House GOP leaders delay healthcare repeal and replace vote

WASHINGTON D.C. (KUSI) — House GOP leaders have delayed a vote scheduled for Thursday on a bill to repeal and replace Obamacare.  

The decision came after President Donald Trump failed to reach an agreement with a the House Freedom Caucus, a group of far-right republicans who did not find the bill conservative enough. The Associated Press said some moderate-leaning Republicans also refused to back the bill. 

Wednesday — The House of Representatives will vote Thursday on a measure to repeal and replace Obamacare.

The president and members of his staff met Wednesday with lawmakers opposed to the bill. They’re trying to persuade them to change their minds and vote in favor of the measure.

Vice President Pence hit the local airwaves to sell the bill and Republican leadership is using a mix of tactics with their colleagues, meeting face-to-face, making phone calls and texting.

But Wednesday night, the numbers did not appear to be on their side. There can only be 21 Republican "no" votes. 

President Trump is playing coy on what’s next if the bill doesn’t pass. 

Also Wednesday, a major development was made in the president’s wiretapping accusations. 

House Intelligence Chairman Devin Nunes said it’s possible President Trump’s personal communications were picked up through, "incidental collection," during government surveillance after the November election.

"We don’t know exactly how that was picked up, but we’re trying to get to the bottom of it," he said.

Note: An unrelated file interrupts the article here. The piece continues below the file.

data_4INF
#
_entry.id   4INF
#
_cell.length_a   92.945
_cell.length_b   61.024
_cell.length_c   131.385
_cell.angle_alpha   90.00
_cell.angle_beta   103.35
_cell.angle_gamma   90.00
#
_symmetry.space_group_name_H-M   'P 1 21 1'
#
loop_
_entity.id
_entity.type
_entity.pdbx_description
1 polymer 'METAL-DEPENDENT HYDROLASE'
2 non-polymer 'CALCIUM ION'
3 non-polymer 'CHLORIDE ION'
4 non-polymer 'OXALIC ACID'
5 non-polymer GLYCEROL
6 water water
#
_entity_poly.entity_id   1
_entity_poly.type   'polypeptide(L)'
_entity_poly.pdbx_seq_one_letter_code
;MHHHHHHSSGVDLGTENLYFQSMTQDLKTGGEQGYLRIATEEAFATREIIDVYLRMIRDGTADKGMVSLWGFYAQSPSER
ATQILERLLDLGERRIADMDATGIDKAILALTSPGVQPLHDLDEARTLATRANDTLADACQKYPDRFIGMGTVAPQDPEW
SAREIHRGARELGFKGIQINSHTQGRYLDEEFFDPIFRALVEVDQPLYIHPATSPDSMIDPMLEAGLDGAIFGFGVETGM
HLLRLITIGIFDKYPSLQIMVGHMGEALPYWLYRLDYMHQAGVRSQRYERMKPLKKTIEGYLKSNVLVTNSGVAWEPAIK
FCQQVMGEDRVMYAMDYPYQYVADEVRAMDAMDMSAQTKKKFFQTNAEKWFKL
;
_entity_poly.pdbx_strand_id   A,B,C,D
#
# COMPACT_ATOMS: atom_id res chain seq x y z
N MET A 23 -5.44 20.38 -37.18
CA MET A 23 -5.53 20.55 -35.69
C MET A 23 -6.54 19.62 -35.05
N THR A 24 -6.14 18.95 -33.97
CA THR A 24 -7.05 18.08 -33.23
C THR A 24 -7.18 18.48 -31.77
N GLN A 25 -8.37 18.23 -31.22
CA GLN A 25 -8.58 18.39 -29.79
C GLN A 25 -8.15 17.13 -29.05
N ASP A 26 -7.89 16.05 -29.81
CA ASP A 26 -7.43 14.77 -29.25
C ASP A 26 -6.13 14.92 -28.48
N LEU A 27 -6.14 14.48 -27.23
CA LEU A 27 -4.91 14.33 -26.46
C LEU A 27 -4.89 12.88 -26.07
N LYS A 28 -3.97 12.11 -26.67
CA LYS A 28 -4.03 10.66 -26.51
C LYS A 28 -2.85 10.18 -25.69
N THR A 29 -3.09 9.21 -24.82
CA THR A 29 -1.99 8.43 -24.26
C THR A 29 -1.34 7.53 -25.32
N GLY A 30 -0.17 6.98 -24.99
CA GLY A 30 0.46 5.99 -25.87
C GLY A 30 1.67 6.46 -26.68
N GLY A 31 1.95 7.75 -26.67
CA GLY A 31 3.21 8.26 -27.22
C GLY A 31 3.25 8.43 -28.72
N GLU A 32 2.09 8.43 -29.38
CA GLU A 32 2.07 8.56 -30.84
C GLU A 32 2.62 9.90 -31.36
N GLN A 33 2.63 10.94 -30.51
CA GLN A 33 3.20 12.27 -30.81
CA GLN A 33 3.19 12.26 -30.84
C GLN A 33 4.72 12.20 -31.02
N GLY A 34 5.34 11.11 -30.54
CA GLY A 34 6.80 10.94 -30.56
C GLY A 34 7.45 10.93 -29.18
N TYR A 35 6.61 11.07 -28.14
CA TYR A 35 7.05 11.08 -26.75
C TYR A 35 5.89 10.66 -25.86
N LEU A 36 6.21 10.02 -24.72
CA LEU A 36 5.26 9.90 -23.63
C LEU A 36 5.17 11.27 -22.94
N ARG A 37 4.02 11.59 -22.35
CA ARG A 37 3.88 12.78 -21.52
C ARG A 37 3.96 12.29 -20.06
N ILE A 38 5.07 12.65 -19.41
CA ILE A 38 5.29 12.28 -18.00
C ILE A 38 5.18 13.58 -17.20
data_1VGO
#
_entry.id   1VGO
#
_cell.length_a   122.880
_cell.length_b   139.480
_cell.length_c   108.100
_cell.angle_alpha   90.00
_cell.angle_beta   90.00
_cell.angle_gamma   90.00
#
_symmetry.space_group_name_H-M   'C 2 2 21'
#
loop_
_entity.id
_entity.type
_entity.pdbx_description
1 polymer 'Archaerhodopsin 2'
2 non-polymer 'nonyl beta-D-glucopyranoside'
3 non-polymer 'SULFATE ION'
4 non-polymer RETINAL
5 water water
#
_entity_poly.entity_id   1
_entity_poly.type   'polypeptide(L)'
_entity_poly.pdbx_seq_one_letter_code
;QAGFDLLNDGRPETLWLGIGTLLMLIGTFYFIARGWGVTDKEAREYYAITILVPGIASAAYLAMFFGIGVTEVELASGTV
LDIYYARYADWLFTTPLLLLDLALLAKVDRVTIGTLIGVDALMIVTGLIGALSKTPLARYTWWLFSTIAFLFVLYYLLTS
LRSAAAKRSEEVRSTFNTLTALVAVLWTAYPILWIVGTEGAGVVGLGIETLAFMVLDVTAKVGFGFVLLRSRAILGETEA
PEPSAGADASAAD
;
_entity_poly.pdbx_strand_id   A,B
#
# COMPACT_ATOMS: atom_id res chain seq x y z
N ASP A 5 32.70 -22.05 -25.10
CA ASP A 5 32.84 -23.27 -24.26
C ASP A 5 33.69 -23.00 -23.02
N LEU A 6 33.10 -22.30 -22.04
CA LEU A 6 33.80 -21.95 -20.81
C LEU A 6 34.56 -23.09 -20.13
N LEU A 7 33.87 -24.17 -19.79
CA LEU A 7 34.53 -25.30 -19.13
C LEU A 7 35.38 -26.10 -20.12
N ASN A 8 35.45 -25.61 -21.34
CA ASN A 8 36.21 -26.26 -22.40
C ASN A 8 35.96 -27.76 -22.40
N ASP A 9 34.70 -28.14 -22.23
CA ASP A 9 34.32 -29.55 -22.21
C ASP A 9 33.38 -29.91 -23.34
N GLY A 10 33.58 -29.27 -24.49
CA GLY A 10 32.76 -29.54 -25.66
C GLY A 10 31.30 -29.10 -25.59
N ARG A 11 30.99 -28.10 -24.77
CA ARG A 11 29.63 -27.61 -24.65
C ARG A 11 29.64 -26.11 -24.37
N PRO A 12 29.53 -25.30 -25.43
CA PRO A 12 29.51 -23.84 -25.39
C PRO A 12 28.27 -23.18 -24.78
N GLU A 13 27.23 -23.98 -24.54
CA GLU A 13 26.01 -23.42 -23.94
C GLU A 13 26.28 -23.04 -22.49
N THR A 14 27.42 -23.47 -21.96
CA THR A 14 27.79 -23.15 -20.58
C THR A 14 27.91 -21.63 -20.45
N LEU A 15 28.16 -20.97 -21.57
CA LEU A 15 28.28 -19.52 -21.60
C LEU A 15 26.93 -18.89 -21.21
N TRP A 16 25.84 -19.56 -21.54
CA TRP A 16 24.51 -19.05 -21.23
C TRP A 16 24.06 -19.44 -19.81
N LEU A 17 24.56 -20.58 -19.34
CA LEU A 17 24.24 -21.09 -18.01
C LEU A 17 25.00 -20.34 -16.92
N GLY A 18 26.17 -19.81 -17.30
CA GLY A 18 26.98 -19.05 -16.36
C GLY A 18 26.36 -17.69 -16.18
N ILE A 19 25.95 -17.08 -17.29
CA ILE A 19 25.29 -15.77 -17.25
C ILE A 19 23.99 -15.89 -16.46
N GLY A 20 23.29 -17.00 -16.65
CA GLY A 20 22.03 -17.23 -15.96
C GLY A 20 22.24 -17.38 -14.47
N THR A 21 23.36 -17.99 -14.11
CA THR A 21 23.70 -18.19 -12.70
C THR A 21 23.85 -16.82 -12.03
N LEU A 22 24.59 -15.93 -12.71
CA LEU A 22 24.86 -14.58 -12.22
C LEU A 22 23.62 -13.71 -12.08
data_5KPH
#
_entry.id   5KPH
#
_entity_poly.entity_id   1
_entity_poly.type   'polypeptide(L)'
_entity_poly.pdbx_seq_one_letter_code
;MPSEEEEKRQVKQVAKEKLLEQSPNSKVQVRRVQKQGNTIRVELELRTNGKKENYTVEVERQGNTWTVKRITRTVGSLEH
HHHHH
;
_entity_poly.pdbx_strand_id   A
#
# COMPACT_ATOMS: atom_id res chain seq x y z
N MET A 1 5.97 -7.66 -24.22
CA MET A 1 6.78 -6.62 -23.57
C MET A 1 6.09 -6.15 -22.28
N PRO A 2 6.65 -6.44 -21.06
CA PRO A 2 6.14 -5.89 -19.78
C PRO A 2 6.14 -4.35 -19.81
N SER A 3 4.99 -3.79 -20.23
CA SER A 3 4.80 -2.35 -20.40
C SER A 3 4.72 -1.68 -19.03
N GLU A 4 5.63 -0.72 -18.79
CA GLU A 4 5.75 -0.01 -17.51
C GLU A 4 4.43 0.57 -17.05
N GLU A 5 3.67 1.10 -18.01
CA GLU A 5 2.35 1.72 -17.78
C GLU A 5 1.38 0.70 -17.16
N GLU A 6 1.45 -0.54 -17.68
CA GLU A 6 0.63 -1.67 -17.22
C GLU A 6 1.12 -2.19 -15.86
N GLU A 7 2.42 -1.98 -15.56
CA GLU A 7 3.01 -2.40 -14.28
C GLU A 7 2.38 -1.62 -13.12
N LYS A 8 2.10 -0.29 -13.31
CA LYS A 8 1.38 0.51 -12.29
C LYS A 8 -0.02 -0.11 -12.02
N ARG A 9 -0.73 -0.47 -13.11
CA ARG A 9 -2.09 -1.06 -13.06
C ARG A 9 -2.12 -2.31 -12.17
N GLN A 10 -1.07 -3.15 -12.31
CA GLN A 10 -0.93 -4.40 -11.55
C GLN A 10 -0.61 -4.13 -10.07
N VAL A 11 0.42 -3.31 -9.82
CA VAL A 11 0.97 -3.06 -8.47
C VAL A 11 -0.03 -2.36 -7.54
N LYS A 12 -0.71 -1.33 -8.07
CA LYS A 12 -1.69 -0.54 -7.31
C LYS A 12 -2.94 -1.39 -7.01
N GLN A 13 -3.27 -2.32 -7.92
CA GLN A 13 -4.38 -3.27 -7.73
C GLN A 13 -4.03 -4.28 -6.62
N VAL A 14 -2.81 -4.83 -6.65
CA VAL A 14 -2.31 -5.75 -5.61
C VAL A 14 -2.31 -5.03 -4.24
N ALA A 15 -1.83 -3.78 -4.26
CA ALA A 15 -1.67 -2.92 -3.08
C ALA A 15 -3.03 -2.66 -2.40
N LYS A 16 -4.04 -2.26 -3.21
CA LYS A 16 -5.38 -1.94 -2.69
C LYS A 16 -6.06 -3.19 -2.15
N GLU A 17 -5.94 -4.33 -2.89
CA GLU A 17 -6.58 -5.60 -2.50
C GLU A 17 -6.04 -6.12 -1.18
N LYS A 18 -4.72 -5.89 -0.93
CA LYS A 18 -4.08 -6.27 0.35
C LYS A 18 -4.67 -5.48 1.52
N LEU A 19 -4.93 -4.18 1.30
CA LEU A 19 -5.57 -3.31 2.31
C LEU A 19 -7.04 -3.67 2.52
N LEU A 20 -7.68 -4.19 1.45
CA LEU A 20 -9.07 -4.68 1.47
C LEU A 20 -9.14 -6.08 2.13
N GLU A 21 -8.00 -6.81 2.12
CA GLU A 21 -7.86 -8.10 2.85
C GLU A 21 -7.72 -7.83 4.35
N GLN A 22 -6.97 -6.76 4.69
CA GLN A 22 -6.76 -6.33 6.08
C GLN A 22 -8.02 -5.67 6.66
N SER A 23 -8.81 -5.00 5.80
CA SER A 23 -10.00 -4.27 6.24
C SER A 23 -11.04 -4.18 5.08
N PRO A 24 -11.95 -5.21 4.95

But Representative Adam Schiff, the ranking Democrat on the House Intelligence panel, lashed out at his colleague for sharing the information with the White House before doing so with him or the committee itself.

"We can’t conduct a credible investigation this way. And the chairman really has to make a decision about whether that’s his intention and that’s what he wants to do, or whether he’s still acting as a surrogate for the president. But he can’t do both, particularly when the allegations involve the president’s own campaign," Schiff said. 

But the chairman fired back at the Democrat criticism.

"I’m the chairman of the Intelligence Committee. It concerned me enough to have to notify the president because it was him and his transition team that were involved in this and he needs to be able to see those reports. These were intelligence reports that were widely disseminated. It’s not fair for him not to know what’s in these reports while the past administration and many agencies do know.  And so, you know look, I think you know I’m a fair guy and I’ll continue to conduct this investigation as I see fit and I’ll try to make it as fair as possible," Nunes said. 

As for Thursday’s healthcare vote, even if it passes the House, the bill’s fate is uncertain in the Senate. 

A number of Republican senators have already spoken out against the House’s version. 

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